It Took Me Three Years To Learn The Mechanics of Filmmaking. Now The Hard Part.
When I was a kid, stories came to me constantly. While other kids sat chewing their pencils, I was furiously scribbling out ideas — characters, names, dialogue, scenarios — I had a well that never ran dry. I don’t know where it came from.
There are similarities between the disciplines of photography and filmmaking. You deal with light, you hold a camera, you compose, you capture. And the post process has crossover, too. Color correcting RAW images has analogies to color-correcting video footage — contrast, curves, etc. Also, the relationship you have with subjects is vaguely similar, with you behind the camera and them in front of it. But as similar as those things are, it’s sort of like comparing driving on the freeway to driving in a NASCAR race. It starts off similar enough, then the further into it you go, the more you realize you don’t know.
Filmmaking, in the more sophisticated sense, had always seemed like something probably not doable to me. And, as a creative person, that held me back from certain kinds of storytelling. There was always this underlying fear that, should I write a script or have a more narrative-driven concept, embarking on actually getting it made was just something out of reach. So, I didn’t bother even getting started.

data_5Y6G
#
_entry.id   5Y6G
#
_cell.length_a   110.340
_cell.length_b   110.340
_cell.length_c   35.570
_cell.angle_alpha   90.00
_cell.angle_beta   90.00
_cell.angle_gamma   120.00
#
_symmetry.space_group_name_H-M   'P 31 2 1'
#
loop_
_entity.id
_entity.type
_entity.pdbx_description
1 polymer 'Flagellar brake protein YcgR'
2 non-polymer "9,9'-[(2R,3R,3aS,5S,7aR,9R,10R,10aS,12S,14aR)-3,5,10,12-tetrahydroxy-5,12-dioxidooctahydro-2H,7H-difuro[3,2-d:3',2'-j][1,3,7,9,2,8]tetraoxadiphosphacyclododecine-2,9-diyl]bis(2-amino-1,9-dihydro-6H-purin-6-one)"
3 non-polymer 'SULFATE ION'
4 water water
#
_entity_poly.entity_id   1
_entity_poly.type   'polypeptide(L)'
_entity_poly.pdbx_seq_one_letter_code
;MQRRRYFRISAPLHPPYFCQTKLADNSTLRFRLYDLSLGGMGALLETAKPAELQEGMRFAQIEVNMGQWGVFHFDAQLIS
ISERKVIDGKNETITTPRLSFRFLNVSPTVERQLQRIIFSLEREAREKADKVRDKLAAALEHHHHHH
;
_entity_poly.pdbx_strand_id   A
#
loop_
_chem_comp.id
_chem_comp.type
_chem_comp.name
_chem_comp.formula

That childhood ability didn’t dry up, so much as I moved away from the well.
I had left the agency world in 2018 and started my own creative studio. For two straight years I built a business primarily on my photography skills, doing everything from brand work to portraits to dance photography. Then Covid hit and business slowed. I pivoted a bit and started doing more studio product shoots, which I could do in the privacy of my studio, but there was free time.
I can still remember that quiet commitment I made to myself. I didn’t really tell anyone much about it, aside from my partner. It felt almost experimental. Personal. I wanted to learn filmmaking, but give myself room to fail without judgment.
Things began just as they did with photography, trying it out with family and friends. Like my buddy Christopher, the hat-maker above. Also as it was in…